Read the full article by Valerie Yurk (Role Call)

“It was five years ago while kayaking with his wife on northeast Michigan’s Van Etten Lake adjacent to a former Air Force base, says attorney Anthony Spaniola, when he spotted a work crew testing a foam substance on the beach.

He says he’d heard that the state had found astronomically high levels of toxic per- and polyfluorinated substances, or PFAS, in the foam that formed a snowlike crest around the lake. The foam was said to contain 2,200 parts per trillion of PFOS, a type of PFAS. The Environmental Protection Agency has set the current safe level of PFOS at 0.02 parts per trillion. 

Spaniola paddled over to the contractors testing the foam to see what results they were getting. 

‘I said to them, ‘I saw that story in the paper about 2,200 parts per trillion. That seems really high to me,’’ Spaniola said in a recent interview. ‘And in a moment of candor, one of them said to me, ‘Buddy, we got way higher than that.’’

Spaniola was discovering what hundreds of communities across the country have been learning with increasing frequency in the past decade: U.S. military installations have colossal problems with PFAS, also known as ‘forever chemicals’ because they don’t break down naturally, like the coatings on non-stick cookware and the compounds that resist flames in firefighting foam used by the military. The chemicals are also highly toxic, having been linked to a wide range of health problems even at very low exposures.

And in Michigan and most other states, the Department of Defense has done little to address its PFAS problems despite the millions of dollars that have been provided for cleanup work in recent defense authorization and appropriations bills. More such spending as well as a mandate to act are proposed in the fiscal 2023 National Defense Authorization Act that has been passed by the House and awaits action in the Senate.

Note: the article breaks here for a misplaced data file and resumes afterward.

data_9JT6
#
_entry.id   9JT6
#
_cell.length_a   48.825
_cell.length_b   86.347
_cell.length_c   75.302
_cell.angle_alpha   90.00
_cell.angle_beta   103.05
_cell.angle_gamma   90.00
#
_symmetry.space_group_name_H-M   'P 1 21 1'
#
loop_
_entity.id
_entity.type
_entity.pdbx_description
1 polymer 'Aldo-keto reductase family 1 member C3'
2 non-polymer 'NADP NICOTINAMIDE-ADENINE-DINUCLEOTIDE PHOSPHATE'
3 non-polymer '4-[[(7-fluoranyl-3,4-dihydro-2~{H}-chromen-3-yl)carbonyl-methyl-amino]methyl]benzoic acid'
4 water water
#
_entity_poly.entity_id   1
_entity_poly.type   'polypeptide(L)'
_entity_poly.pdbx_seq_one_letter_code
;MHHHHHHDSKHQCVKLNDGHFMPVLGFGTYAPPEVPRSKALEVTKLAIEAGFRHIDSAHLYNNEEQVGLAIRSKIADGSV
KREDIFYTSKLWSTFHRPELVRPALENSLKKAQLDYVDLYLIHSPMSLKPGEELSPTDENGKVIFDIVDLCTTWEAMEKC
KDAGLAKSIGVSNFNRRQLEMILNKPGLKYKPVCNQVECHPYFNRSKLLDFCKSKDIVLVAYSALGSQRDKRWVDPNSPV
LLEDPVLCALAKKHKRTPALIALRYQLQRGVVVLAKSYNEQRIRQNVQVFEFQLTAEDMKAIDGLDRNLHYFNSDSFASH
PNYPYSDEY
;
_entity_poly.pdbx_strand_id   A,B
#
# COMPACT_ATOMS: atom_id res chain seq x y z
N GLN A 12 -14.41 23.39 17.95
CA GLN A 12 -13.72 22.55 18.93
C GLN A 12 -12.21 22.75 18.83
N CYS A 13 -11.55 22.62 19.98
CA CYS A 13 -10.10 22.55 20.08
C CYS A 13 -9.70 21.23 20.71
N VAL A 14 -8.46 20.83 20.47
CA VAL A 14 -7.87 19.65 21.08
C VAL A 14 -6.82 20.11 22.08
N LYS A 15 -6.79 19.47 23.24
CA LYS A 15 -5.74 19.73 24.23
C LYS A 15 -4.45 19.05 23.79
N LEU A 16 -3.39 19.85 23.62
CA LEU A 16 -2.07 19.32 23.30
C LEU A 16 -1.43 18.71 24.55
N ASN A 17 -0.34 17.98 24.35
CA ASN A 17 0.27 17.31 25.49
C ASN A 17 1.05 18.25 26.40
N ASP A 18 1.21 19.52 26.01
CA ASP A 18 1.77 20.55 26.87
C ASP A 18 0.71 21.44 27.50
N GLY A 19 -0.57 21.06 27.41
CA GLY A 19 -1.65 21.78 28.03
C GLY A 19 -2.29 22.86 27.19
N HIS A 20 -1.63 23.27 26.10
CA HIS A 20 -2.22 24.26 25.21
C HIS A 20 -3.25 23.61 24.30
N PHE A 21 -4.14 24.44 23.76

Since early in 2010, Spaniola had been involved with community efforts to get the DOD to clean up contamination that has spread over nearly 6 square miles, including parts of Van Etten Lake, the Au Sable River and the groundwater used by hundreds in the town of Oscoda on the shore of Lake Huron.

The toxic substances originated at Wurtsmith Air Force Base, a sprawling complex that operated for 70 years before it was designated a federal Superfund site in 1994, the year after it closed. Most of the PFAS came from heavy-duty fire suppressants known as aqueous film forming foam (AFFF) used to snuff out fires and in practice drills at the base, long a training site for bomber crews.

But it took until 2010, through testing by a state environmental specialist, that PFAS was discovered in the water supplies, making Wurtsmith the first of more than 700 military sites found to be contaminated with the highly hazardous compounds.” …